Sunday, July 31, 2011

Fireworks!

explode the heat,
send it soaring
into sky, burst,
stream down
sparks & sheets
of rain, make us
grow again.

Saturday, July 30, 2011

Knowing My Limits

The passion flower in Jill and Ronn's community garden sings a siren call, "Come in, come in, Robley!"


But I know my limits.

Overgrown, the garden provides refuge for the noseeums that plague my cancer scar and the flesh behind my knees -- the dreaded chiggers.  Already this week, I haven't slept two nights because some sneaked through my Insect Shield pants and married my flesh.

Not today.

Today I know my limits.

But tomorrow, as Scarlett said, is another day.

Friday, July 29, 2011

What's Common

I know the fuchsia flowers in the Community Gardens, their outrageous color -- a celebratory scream of life.  I know their uplifted blossoms, their fragile stems.  I know the way they crumple, folding like carelessly discarded scarves.  I know the pleasures they afford for butterflies, bees, and me.

This year, though, they fill me with sadness, not glee.  In their glorious unfolding and folding, I think of Charley in college, at the peak of his strength onstage and off, and now as his strength ebbs, racing out into a great sea of suffering and death.

May he become part of the red sunset on the Frio River wall he sees from his porch, the pulse of a Texas spring, the blue flame of a bluebell, the fodder for some one glorious thing that pushes up in spring.

It is as Gertrude says, "common; all that lives must die."  

But it is also, "particular" with me.  

May he bloom forever in memory.

Thursday, July 28, 2011

The Wandering Glider

One orange-yellow speedy demon patrols Lake Cheston's shoreline like a visible police siren.  His name?  I think it's the Wandering Glider, the amazing dragonfly featured in a TED lecture.  Number 24!

video
video

Wednesday, July 27, 2011

Daddy's Whistle

Earlier this summer, I posted about my father's three-note whistle, comparing it to a thrush's trill. "Summer Sounds" must now be revised.  I heard the actual bird!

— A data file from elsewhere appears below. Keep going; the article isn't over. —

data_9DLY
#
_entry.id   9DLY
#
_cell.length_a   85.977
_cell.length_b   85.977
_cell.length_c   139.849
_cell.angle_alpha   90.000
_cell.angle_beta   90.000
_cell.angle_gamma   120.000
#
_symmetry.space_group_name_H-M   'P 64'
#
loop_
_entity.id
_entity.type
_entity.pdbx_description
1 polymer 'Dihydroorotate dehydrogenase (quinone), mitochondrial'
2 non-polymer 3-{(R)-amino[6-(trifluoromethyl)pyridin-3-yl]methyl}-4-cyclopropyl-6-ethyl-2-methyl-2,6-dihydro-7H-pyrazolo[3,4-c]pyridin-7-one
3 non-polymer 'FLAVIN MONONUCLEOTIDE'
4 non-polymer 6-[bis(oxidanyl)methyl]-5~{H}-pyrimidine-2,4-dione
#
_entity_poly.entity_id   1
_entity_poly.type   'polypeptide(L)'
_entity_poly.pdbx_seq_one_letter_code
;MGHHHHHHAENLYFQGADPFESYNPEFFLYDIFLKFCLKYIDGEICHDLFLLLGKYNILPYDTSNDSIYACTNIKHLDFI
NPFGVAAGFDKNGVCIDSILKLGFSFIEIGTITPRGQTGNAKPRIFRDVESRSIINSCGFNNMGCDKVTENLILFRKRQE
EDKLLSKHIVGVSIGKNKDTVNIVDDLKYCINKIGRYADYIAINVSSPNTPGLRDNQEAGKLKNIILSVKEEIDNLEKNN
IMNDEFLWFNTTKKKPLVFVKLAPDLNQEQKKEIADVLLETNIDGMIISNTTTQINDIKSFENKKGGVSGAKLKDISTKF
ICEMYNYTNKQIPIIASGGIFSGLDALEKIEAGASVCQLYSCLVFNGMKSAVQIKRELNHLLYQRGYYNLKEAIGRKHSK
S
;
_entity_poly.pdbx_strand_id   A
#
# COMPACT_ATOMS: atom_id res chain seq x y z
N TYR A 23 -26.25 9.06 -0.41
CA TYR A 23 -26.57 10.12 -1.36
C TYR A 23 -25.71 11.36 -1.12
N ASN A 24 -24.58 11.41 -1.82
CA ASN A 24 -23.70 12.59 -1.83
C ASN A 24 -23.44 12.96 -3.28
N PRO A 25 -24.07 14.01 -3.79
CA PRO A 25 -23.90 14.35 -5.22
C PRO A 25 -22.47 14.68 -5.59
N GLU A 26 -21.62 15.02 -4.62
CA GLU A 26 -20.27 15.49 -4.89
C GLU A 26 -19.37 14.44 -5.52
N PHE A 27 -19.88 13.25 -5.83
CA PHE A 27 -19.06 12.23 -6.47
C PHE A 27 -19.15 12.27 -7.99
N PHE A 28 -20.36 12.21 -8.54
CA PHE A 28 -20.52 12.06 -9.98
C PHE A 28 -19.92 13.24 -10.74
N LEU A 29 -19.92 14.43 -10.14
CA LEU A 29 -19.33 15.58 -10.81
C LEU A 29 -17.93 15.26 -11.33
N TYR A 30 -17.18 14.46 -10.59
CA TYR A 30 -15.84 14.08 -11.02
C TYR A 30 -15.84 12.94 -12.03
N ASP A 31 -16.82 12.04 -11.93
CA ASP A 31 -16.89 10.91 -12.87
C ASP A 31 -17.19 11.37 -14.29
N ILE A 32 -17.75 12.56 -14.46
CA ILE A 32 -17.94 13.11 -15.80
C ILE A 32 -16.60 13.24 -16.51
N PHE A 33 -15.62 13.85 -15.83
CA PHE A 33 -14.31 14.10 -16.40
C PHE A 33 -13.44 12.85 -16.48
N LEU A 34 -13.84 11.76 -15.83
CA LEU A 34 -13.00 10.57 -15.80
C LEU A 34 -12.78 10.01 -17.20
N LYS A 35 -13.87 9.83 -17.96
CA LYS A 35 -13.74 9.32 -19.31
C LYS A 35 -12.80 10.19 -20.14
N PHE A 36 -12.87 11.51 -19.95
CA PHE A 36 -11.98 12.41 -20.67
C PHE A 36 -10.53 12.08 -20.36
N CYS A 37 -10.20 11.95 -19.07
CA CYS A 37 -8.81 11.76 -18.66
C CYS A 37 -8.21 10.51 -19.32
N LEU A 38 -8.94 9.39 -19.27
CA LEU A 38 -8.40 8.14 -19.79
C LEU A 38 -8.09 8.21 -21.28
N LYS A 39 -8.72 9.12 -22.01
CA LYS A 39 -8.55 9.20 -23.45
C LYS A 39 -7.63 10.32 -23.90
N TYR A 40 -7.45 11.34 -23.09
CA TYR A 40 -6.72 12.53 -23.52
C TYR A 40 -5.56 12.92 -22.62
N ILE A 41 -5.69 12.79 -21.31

video

Identity investigation underway.

Addendum: Birder David, Chair of the University's Biology Department, said "Towhee."  Whee!

The Hunt

In late afternoon, the elusive Common Green Darner, on patrol for the smaller Slaty Skimmer and Widow Skimmer, chases them with Quidditch speed and turn, leaving me ever on the hunt for just one good picture.

video
video

Tuesday, July 26, 2011

The Lap of Luxury

Snowberry Clearwing Moth:
fringed velour comforter
spread across the lap of luxury.

Monday, July 25, 2011

Surprise! Lilies!

The naked pink ladies of Sewanee have returned!  And today, after bathing, they donned diamonds.





Sunday, July 24, 2011

Another Way of Looking

Reflection is revelatory.
video

Saturday, July 23, 2011

Oh, Why Did I Have to Wait So Many Years for the Heirlooms

The tomatoes of childhood, even homegrown, pale in comparison to today's heirlooms.

This morning, I bought five tomatoes, each a different variety.
















 









Lunch was the Cherokee Purple.






 









Dinner will be one of these, none of whose names I remember.













I don't care: bursting with summer, each promises magic, and none will disappoint.

Friday, July 22, 2011

Et in Arcadia ego